Lawyers representing jailed former President Mohamed Nasheed are working round the clock to file an appeal of his terrorism conviction at the Supreme Court by Sunday.
But the government, which has long-insisted Nasheed should exhaust all domestic appeal processes, is now hindering the appeal by barring lawyers from directly handing over legal documents to Nasheed’s hands for private review, lawyers said on Friday.
The Maldives Correctional Services says documents can only be handed to inmates via its head offices in Malé. But lawyers said that the rule breaches lawyer-client protocol as the government may intercept legally privileged communications, thereby endangering Nasheed’s right to fair trial.
“These documents contain our arguments, our strategy. We have no confidence in the MCS, if documents are handed to them, in the three days before they hand over to President Nasheed, they may photocopy the documents,” lawyer Hisaan Hussain told the press on Friday.
Nasheed, whose imprisonment the UN has called illegal and arbitrary, is being held at a high security prison on Maafushi Island, an hour away from the capital by speedboat.
He was sentenced to 13 years in jail in March on a charge of ordering the military detention of criminal court Chief Judge Abdulla Mohamed. The 19-day trial was widely criticized for lack of due process.
The MCS is now allowing lawyers two-hour visits with Nasheed daily, but they say it is not enough as the appeal documents consist of 50 separate files which amount to more than 800 pages.
Hassan Latheef, another lawyer representing Nasheed, said: “We are once again seeing a repeat of the procedural violations that marked the criminal court proceedings, and led to criticism by the international community.”
Appeal documents must remain confidential until the court delivers them to the prosecutor general’s office, Hassan added.
Nasheed’s international lawyers, Amal Clooney and Jared Geneser, have previously accused the government of spying on their meeting with him in September.
In a statement issued on Friday, the MCS said: “There is no procedure to allow persons visiting an inmate to directly hand over any items. However, there is no obstruction to the inmate filling out and signing forms at the time he or she meets his or her lawyers.”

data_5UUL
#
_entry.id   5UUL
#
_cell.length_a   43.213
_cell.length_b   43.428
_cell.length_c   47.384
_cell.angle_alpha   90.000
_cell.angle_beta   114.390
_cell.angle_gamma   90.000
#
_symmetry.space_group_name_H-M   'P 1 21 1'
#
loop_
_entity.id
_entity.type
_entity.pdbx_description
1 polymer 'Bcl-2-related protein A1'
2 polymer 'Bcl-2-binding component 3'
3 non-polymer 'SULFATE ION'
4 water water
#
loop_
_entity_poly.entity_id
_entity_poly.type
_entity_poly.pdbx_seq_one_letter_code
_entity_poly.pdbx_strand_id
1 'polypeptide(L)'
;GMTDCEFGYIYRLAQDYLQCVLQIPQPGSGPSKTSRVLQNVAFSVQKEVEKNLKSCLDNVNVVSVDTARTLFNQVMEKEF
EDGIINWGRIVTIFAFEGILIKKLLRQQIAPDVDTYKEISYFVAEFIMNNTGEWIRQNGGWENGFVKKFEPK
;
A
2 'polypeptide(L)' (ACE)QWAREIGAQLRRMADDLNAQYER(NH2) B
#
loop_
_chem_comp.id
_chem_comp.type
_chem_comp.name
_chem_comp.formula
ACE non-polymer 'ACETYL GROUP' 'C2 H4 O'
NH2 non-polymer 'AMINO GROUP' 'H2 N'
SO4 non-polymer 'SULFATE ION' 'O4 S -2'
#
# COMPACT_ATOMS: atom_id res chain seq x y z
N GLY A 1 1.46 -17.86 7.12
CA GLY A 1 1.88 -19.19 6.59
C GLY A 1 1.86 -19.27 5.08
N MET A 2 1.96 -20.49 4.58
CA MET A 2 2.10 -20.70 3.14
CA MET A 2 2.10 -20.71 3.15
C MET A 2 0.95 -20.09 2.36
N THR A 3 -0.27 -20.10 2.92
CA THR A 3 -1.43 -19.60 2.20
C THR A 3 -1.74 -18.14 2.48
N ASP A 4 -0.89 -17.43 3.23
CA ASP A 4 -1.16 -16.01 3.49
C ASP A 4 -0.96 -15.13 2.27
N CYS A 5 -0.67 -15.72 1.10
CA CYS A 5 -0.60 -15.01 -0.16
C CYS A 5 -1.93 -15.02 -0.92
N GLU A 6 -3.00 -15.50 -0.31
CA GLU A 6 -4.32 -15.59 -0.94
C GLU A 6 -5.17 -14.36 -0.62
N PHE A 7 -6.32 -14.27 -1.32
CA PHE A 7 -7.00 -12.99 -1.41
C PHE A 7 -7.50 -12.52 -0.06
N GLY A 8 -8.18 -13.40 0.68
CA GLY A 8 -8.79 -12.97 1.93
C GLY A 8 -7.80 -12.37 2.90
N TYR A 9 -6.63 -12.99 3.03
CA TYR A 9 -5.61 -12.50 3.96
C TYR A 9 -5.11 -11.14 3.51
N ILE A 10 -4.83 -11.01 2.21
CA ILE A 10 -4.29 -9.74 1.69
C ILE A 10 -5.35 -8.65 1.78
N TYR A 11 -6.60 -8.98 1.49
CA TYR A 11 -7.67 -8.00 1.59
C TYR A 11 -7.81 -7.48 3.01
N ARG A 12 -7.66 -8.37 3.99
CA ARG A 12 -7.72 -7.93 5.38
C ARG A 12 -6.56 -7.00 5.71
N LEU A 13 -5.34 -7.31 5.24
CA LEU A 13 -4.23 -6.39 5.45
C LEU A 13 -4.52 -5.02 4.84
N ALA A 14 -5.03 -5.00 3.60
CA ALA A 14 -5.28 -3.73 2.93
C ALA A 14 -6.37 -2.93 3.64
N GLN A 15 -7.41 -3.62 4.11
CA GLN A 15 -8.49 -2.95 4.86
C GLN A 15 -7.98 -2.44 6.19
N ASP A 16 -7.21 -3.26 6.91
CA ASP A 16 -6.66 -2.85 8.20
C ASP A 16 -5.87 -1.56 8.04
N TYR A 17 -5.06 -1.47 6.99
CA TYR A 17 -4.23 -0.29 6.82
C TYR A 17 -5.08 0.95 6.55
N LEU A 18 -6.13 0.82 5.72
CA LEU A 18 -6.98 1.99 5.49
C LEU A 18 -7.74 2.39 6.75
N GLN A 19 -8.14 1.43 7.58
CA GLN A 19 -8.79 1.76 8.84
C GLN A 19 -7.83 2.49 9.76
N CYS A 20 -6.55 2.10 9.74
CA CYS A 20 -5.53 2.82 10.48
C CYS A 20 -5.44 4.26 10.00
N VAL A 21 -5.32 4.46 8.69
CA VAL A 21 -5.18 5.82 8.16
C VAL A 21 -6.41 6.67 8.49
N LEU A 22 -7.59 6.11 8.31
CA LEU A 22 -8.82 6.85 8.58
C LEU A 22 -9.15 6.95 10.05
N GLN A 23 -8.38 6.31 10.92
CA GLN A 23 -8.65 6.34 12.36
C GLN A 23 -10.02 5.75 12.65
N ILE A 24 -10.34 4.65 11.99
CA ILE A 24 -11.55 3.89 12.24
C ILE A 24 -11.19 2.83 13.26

The government has welcomed Nasheed’s decision to appeal the terrorism charge and said the Supreme Court should consider the UN Working Group on Arbitrary Detention’s opinion.
The WGAD said the opposition leader’s conviction was politically motivated and violated international treaties the Maldives is party to.
“[T]he Government has not explained how the arrest of Judge Abdulla, which was carried out by the MNDF (Maldives National Defence Forces) under an order given by a third party, could constitute terrorism,” the opinion read.
The European Union parliament was the latest to renew calls for Nasheed’s release with MEPs passing a resolution on Thursday urging member states to impose targeted sanctions on government officials.
Nasheed’s lawyers have once again called on President Abdulla Yameen to transfer him to house-imprisonment to facilitate the appeal process, noting that the government had commuted his jail sentence in July.
The government denies the claim and says commutation documents presented by Nasheed are forged. The police are now investigating the incident.
Nasheed’s lawyers, who had commissioned an independent forensic analysis on the disputed document, insist on its authenticity, claiming the same state seal had been used on all documents handed by the MCS.